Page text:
This example could make me nervous for photographers are like auteurs (French word for the theory that gives author to a film or picture), and many of them have no concept of composition. In a staged picture every element is, hypothetically, in a controlled enviroment that allows for the introduction of as much symbolism and metaphorical elements as possible. These pictures can convey more than the articles at times, such as the Pulitzer Prize for photography. If a viewer/reader were to deconstruct a staged picture the credibility of the writer, the photographer, and periodical would be questioned, not to mention the value of truth would decline. But on the other hand, if the same article needed pictures and staging was not the option of the photojournalist fate driven photos would be generated. Meaning that the pictures would not have artificial texture or lighting, they would remain natural, and would furthermore be overlooked by the viewer/reader as fake. There is a chance, however, that such pictures may not be as complimentary to the article. So photographers must choose between staging a photo that looks perfect with the article, but has less veridical value to it, and an almost random picture of the subject with less composition and more natural content which makes for a more sincere picture. Susan Sontag wrote that to take a picture is to limit ones view, but in photojournalism pictures can add or take away from ones view. What should photographer do: should he gamble with integrity and capture an image composed of his surroundings filled with artificial value, or should he gamble with “blowing” roles of film in order grab a natural photo at a loss of composition?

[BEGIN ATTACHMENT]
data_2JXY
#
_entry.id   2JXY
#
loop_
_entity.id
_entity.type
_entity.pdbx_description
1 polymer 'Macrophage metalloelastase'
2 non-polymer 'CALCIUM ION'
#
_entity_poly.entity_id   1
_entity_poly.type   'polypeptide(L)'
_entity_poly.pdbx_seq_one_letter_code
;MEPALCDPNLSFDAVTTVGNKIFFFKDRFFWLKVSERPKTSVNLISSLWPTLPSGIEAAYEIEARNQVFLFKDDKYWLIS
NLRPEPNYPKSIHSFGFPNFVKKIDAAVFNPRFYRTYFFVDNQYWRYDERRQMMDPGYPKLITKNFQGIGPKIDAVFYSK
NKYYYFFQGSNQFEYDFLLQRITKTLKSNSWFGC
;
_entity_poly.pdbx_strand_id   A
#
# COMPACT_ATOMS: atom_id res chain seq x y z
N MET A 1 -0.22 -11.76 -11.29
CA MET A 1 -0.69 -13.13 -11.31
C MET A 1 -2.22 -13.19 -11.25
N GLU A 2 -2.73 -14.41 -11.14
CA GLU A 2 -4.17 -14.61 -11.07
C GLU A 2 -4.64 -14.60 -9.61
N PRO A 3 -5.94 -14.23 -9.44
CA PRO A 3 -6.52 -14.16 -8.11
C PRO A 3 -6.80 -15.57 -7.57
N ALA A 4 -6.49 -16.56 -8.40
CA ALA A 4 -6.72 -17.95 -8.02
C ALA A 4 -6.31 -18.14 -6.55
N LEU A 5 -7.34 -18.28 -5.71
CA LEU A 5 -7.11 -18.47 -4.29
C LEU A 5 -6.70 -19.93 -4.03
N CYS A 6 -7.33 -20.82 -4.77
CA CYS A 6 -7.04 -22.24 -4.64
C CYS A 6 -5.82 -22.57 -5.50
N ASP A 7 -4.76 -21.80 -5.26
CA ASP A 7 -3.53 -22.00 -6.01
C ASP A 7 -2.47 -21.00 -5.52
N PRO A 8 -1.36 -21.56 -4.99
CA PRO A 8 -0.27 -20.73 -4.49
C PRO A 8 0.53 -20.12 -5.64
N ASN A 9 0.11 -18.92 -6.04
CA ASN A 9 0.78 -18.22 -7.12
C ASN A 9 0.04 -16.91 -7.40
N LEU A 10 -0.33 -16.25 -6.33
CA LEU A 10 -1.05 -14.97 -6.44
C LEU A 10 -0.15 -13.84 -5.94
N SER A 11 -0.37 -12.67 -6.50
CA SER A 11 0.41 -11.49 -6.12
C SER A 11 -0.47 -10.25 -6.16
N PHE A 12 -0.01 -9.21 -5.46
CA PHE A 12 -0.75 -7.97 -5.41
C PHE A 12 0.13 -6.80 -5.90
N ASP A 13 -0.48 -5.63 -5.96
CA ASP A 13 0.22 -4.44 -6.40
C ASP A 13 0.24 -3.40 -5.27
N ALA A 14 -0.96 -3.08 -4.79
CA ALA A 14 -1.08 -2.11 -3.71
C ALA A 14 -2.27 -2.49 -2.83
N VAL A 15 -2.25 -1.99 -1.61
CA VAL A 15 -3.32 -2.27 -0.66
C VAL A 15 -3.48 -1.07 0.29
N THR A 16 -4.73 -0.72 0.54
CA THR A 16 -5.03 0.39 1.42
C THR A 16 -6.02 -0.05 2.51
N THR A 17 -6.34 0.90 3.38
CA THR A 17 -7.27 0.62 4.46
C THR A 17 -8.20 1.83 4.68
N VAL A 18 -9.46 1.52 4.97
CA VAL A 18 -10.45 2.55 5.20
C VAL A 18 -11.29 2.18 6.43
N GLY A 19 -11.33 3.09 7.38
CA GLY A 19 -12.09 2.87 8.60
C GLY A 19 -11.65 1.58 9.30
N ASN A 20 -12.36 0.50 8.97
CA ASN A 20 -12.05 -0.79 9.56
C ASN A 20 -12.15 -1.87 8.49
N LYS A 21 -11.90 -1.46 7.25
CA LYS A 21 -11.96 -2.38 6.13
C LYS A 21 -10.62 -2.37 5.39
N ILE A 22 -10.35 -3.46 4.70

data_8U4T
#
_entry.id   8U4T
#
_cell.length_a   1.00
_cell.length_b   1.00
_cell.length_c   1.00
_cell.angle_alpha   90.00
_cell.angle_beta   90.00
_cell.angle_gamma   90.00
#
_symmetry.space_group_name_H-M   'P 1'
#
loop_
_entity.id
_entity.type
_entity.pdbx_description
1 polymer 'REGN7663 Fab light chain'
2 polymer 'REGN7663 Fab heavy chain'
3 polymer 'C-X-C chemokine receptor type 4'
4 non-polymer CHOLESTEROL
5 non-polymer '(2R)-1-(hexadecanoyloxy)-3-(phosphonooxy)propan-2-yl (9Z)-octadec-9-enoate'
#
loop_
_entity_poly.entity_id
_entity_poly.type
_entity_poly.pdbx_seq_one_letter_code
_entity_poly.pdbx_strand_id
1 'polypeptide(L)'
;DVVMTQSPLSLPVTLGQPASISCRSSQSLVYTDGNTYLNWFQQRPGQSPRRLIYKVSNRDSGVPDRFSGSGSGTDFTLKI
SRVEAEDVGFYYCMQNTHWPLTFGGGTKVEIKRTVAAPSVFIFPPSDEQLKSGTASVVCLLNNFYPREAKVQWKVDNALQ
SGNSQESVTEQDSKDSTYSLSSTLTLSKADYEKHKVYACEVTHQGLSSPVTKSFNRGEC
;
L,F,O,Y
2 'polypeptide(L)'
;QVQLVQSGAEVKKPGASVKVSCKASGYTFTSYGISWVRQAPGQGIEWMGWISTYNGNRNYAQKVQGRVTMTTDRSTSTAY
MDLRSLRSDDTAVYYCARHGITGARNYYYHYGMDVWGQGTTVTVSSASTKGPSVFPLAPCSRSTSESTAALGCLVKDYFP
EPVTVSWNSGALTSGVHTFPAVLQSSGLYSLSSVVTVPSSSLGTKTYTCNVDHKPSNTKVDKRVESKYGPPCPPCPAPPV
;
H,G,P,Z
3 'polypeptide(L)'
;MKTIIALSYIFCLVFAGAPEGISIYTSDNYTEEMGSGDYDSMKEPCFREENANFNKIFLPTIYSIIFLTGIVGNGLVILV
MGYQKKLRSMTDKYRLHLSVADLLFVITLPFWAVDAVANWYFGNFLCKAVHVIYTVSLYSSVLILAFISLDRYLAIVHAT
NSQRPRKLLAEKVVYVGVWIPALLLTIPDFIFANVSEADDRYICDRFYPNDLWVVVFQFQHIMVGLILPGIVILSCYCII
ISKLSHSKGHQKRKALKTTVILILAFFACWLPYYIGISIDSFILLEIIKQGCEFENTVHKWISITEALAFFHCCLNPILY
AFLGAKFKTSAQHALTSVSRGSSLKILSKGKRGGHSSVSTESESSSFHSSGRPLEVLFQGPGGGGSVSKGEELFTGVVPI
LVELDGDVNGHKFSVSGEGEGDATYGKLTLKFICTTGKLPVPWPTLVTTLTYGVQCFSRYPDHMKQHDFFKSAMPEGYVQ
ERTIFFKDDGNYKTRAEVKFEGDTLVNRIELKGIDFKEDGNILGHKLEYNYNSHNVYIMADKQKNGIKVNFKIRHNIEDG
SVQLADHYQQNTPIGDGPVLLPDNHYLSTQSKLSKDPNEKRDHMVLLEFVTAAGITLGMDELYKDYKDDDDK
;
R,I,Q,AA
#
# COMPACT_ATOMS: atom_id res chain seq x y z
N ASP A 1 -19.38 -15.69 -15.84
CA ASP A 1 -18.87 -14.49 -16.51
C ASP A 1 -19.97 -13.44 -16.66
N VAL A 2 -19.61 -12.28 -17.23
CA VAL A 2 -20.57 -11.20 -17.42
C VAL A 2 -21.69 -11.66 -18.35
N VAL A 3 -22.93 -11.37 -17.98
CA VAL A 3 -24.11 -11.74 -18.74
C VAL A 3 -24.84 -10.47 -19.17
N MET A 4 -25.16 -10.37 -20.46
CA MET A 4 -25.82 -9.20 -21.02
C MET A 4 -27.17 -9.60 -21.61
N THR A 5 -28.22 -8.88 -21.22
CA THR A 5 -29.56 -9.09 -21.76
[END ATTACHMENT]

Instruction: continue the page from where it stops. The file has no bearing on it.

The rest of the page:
I will use the analytical system know as Dad’s Wisdom to decipher this scenario.
Sure a photograph directed and composed by a journalist will contain more information for supplementing the corresponding story, but is this the right approach? I find myself returning to the idea of truth over fiction, and what both Susan Sontag and Marshal Mcluen wrote. But at the same time part of me would want the production value of the photograph to be as powerful as the words describing it. Natural pictures also contain more value, if you know that they are natural/true. I must question still whether or not the viewer/reader will be able to perceive such allegations.
Outside of the initial concept of viewer/reader awareness, I must understand the factors that can cause such a scenario to arise. Deadlines equal out to intense amounts of pressure upon any journalist, and in a photographers case can present them with an extremely difficult dilemma. Aside from deadline pressure, there are always the external conflicts of weather, subject, time, place, and mood. Everything effects our mentality, and furthermore affects our world. Not to mention there are numerous amounts of restraints, be it company policy or legal matters, one must understand and remember in photojournalism. Privacy is one of the most important. Sure, actors and actresses have an understanding that with limelight comes flashbulbs, but they do deserve the same amount of respect as everyone else. This same courtesy should be extended to everyone regardless of his or her income, or social status.